4. Pere Borrell y del Caso (1874) Escaping from the Critics  Available from:  https://www.nga.gov/images/decor/trompefs.htm
    => A trompe d’oeil painting that extends the pictorial space towards the viewer, The painting get split into two images. one with the illusion of a painting, even enforced by the visible signature on the inner painting area. The other the pictorial space of the painted frame, enforcey by the ‘stepping out’ of the depicted boy. The viewer’s attention is focused on the double, nested images.
  5. Propaganda Poster Lenin and Gandhi Available from: https://www.zazzle.com/lenin_and_gandhi_poster-228215835305225768
    => This is about signs and myth through juxtaposition of images. Two historical people (Lenin, Gandhi) with different cultural backgrounds and worldviews, collaged together to convey a new sense of reality perception by the artist. The viewer’s attention is taken outside of the picture plane into a world of political illusionary realities.
  6. Joaquin Torres (1938) Construction in White and Black. Available from: https://www.moma.org/collection/works/91774
    =>  Focus on the creation process, construction of shapes as reflection of construction of the outside world and the construction of the painting itself. The viewer’s attention is consciously drawn to the construction element and its relation to an external reality. 
  7. Pablo Picasso (1957) The Maids of Honor (Las Meninas, after Velázquez – Les Ménines, vue d’ensemble, d’après VelázquezAvailable from: http://web.guggenheim.org/exhibitions/picasso/content/images/picasso_x.2009.1292_m.jpg
    => An hommage to Velazquez. Picasso’s version is appropriating as well as amending Velazques painting. The artist holds two palettes, possibly referring one to Velazquez’s original idea, and one for Picasso’s position. He is adding in cubism style more viewpoints and perspectives on objects. A kind of meta-meta-painting.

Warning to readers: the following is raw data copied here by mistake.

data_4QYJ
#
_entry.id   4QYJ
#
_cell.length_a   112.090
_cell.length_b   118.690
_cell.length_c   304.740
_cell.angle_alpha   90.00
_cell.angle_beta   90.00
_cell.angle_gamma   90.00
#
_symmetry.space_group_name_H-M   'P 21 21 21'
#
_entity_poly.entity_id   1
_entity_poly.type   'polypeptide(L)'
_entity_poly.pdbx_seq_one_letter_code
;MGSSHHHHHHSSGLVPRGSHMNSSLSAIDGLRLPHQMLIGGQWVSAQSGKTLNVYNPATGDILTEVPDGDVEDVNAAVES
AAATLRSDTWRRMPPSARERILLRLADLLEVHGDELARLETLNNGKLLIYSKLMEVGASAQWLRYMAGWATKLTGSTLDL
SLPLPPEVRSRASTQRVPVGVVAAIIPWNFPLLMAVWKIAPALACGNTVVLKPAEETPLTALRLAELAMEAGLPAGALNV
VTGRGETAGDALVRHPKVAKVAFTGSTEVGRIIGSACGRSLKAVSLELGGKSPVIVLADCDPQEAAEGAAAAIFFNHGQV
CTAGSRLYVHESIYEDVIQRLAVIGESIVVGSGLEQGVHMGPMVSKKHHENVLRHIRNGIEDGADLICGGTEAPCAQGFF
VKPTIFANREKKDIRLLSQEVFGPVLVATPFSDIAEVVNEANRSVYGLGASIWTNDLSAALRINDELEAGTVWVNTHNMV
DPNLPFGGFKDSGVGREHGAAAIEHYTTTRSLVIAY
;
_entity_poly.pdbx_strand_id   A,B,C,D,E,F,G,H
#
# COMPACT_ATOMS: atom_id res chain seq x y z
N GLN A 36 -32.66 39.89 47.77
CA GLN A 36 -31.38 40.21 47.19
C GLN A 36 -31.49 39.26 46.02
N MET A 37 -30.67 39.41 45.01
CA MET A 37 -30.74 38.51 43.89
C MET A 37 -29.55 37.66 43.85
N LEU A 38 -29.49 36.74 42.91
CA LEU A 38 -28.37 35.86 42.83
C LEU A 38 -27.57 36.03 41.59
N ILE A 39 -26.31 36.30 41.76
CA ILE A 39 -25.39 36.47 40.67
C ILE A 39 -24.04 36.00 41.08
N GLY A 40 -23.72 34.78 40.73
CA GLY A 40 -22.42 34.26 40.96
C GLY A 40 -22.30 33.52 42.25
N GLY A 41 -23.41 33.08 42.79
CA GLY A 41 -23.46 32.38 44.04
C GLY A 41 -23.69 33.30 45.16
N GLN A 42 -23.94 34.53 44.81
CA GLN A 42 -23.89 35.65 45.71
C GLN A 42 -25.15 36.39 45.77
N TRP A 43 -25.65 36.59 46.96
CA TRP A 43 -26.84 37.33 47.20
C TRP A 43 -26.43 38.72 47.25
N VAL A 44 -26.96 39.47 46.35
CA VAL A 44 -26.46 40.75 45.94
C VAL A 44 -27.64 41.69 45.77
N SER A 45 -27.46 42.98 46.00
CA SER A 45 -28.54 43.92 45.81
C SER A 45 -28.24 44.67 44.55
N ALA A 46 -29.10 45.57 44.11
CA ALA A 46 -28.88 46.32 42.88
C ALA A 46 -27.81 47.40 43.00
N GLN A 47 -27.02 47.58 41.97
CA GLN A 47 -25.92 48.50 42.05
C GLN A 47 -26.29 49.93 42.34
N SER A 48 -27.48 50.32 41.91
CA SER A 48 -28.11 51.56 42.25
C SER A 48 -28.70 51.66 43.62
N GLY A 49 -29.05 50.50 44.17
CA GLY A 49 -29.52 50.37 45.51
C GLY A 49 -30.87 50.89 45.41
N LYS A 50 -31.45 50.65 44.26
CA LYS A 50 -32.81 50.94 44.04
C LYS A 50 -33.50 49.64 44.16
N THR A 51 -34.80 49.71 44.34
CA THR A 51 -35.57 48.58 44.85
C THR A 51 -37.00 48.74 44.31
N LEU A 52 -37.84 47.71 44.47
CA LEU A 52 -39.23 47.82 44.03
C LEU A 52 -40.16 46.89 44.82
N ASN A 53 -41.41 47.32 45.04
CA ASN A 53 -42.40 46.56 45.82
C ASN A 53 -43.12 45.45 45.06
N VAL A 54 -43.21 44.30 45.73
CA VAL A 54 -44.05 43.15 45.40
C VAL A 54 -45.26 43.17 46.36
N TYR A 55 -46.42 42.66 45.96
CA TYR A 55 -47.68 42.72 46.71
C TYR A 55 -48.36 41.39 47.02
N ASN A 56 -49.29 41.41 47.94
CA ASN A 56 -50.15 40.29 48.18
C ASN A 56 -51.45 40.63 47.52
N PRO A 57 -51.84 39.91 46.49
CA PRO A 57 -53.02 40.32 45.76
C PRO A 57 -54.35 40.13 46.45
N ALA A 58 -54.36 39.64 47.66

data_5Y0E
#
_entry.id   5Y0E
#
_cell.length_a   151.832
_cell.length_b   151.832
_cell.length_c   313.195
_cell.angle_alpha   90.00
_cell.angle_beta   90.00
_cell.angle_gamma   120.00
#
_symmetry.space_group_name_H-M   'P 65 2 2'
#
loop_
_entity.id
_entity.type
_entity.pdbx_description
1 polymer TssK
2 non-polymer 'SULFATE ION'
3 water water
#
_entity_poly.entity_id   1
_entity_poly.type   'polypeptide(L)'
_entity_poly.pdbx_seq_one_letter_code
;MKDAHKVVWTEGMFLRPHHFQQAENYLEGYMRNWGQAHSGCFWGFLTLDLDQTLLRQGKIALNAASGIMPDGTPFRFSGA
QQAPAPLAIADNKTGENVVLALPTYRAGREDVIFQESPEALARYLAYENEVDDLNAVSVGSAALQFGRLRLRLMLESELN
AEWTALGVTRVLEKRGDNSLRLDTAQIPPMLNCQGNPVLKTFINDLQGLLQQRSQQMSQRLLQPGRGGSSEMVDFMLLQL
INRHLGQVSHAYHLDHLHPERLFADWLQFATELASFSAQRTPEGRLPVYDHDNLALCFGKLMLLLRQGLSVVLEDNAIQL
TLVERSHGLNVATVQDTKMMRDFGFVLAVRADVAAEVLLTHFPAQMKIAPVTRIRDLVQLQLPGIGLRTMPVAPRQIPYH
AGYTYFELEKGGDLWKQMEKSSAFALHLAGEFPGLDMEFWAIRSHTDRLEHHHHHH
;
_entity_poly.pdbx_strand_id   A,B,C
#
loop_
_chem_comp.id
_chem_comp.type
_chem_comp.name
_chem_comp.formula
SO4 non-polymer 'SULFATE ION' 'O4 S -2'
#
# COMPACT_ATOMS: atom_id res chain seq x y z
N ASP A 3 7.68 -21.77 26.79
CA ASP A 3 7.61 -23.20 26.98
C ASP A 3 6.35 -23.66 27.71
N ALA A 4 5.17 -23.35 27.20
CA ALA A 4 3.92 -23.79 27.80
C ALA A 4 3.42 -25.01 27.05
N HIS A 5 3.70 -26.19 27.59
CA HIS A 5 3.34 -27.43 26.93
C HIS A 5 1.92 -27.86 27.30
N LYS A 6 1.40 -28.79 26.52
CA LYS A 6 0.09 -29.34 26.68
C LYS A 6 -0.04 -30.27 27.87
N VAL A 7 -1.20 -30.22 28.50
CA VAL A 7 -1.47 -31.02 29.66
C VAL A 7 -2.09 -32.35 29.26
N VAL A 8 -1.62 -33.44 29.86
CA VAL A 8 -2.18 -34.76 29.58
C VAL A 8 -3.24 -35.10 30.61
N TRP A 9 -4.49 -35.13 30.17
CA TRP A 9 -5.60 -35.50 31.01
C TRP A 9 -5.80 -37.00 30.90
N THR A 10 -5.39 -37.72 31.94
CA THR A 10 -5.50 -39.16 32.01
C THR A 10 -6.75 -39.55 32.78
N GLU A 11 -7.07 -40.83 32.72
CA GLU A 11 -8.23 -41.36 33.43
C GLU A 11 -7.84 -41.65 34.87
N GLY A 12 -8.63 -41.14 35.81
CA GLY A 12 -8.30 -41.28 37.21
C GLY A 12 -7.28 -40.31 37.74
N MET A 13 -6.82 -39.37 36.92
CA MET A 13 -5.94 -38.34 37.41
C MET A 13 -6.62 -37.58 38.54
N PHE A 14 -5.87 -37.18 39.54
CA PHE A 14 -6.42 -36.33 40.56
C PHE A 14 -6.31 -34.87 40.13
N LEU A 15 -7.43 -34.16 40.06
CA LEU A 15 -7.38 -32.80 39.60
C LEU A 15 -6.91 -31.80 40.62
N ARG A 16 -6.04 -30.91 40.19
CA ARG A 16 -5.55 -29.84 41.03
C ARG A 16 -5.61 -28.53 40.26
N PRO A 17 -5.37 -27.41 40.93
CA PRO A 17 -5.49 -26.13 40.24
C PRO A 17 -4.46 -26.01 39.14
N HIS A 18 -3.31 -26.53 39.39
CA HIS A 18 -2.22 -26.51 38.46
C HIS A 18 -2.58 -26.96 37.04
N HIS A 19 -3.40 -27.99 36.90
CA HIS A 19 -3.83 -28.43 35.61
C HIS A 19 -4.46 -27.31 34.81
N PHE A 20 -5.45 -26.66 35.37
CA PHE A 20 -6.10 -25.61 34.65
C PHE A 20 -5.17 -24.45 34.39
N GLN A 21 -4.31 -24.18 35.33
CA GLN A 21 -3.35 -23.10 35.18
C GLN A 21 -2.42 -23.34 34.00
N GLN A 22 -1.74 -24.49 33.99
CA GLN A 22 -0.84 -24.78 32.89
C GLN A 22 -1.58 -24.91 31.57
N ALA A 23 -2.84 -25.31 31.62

8. Josef Albers Homage to the Square: Ten Works by Josef Albers Available from: https://www.moma.org/collection/works/73229
    => This turns the viewer’s attention to the image making and form perception through a formal image making process. As abstract painting it builds on the juxtaposition of flat canvas surface and optical illusion of color perception.
  9. Rene Magritte (1966) The Two Mysteries  Available from: https://www.wikiart.org/en/rene-magritte/the-two-mysteries-1966 
    => A reference of images and relationship of language. Or in terms of semiotics, the symbols of language. A further extension of an earlier version from 1948 of depiction of pipe alone juxtaposed with text “Ceci n’est pas une pipe”. It is a nested picture in three steps: depicted pipe, depiction of painting of the pipe, depiction the the spatial orientation of the depicted image of the painting and juxtaposed with a large pipe that in this pictorial context resembles rather an imagination. Here the ‘Droste’ effect is applied.
  10. Charles Avery (2013) Untitled (It Means It Means; Bourgeois, Friedrich, LeWitt, Lichtenstein, Malevich, Morris, Polke, Stieglitz). Available from: http://www.pilarcorrias.com/artists/charles-avery/  
    => Depiction of museum visits and  enjoying art, Modernist Art in show, juxtaposed with children playing with curiosity. It is, and the title indicates it, a reflection of museum visits and Art reception. Made in the post-post-era, this is also a perhaps nostaligic reference to Modernist conceptions as opposite to questioning post-modernist theories. Basically, the art reception and enjoyment (symbolic meaning of the children playing) is the subject matter. The viewer’s attention is attracted by the meta-images of exhibited pictures juxtapose with external references.
Stefan513593 - Part 3 - Exercise 3 - log

Fig. 3: Stefan513593 – Part 3 – Exercise 3 – log

Conclusion:

Meta-Paintings or second order representations seems to be ubiquitous. I am nearly wondering how a ‘pure’ first order can be done. A picture as direct observation from nature without any reference to how it is painted. I would assume that the ‘Naturalist’ and plein-air movements are the closest one can be. Even ‘normal’ still-life with staged objects of daily life are ‘producing meaning about these objects rather than reflecting some meaning that is already within them’ as Sturken and Cartwright are arguing with reference to a Dutch still-life painting by Pieter Claez from the Gouden Eeuw (2001, p.13).

Overall, I can see three main aspects to identify Meta-Pictures:

  1. Pictures that are self-referential and refer to themselves or they refer to other pictures
  2. Pictures that show  what a picture is and the process of the image making
  3. Nested images with either recursive indefinite pictures (mise an abîme, Droste effect)
  4. Meta-Pictures are pictorial representations where ‘the pictures reveal themselves and reflect on the intersections of visuality, language and similitude.’ (Mitchell, 1995, p.82)


Reference: